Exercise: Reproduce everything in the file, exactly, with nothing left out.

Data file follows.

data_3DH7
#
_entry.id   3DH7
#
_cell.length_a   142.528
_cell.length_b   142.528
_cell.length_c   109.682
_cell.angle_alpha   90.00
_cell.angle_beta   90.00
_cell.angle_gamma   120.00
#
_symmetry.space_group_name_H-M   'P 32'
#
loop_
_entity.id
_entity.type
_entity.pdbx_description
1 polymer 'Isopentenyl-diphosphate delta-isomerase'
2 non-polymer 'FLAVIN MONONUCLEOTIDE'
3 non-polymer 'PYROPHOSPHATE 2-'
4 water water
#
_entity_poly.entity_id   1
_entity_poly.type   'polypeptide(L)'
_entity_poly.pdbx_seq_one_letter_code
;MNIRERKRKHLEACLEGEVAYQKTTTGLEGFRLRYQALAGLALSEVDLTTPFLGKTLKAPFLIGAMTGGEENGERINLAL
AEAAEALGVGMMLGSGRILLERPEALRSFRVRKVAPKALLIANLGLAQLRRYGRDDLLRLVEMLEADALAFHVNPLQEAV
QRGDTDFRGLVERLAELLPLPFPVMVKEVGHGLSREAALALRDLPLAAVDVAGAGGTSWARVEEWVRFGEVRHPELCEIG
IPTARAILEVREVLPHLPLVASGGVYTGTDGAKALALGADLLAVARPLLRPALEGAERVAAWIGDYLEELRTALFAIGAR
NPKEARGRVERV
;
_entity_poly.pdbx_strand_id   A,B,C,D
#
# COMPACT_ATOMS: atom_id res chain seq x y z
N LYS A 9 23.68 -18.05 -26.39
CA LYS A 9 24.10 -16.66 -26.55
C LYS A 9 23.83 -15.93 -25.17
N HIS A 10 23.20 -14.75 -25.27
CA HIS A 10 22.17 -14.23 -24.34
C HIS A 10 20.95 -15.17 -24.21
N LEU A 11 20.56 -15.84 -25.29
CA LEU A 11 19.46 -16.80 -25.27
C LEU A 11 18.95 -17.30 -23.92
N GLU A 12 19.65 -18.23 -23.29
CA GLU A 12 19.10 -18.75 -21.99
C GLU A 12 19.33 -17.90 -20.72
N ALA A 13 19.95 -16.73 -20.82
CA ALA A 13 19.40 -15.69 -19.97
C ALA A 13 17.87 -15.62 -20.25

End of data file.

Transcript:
data_3DH7
#
_entry.id   3DH7
#
_cell.length_a   142.528
_cell.length_b   142.528
_cell.length_c   109.682
_cell.angle_alpha   90.00
_cell.angle_beta   90.00
_cell.angle_gamma   120.00
#
_symmetry.space_group_name_H-M   'P 32'
#
loop_
_entity.id
_entity.type
_entity.pdbx_description
1 polymer 'Isopentenyl-diphosphate delta-isomerase'
2 non-polymer 'FLAVIN MONONUCLEOTIDE'
3 non-polymer 'PYROPHOSPHATE 2-'
4 water water
#
_entity_poly.entity_id   1
_entity_poly.type   'polypeptide(L)'
_entity_poly.pdbx_seq_one_letter_code
;MNIRERKRKHLEACLEGEVAYQKTTTGLEGFRLRYQALAGLALSEVDLTTPFLGKTLKAPFLIGAMTGGEENGERINLAL
AEAAEALGVGMMLGSGRILLERPEALRSFRVRKVAPKALLIANLGLAQLRRYGRDDLLRLVEMLEADALAFHVNPLQEAV
QRGDTDFRGLVERLAELLPLPFPVMVKEVGHGLSREAALALRDLPLAAVDVAGAGGTSWARVEEWVRFGEVRHPELCEIG
IPTARAILEVREVLPHLPLVASGGVYTGTDGAKALALGADLLAVARPLLRPALEGAERVAAWIGDYLEELRTALFAIGAR
NPKEARGRVERV
;
_entity_poly.pdbx_strand_id   A,B,C,D
#
# COMPACT_ATOMS: atom_id res chain seq x y z
N LYS A 9 23.68 -18.05 -26.39
CA LYS A 9 24.10 -16.66 -26.55
C LYS A 9 23.83 -15.93 -25.17
N HIS A 10 23.20 -14.75 -25.27
CA HIS A 10 22.17 -14.23 -24.34
C HIS A 10 20.95 -15.17 -24.21
N LEU A 11 20.56 -15.84 -25.29
CA LEU A 11 19.46 -16.80 -25.27
C LEU A 11 18.95 -17.30 -23.92
N GLU A 12 19.65 -18.23 -23.29
CA GLU A 12 19.10 -18.75 -21.99
C GLU A 12 19.33 -17.90 -20.72
N ALA A 13 19.95 -16.73 -20.82
CA ALA A 13 19.40 -15.69 -19.97
C ALA A 13 17.87 -15.62 -20.25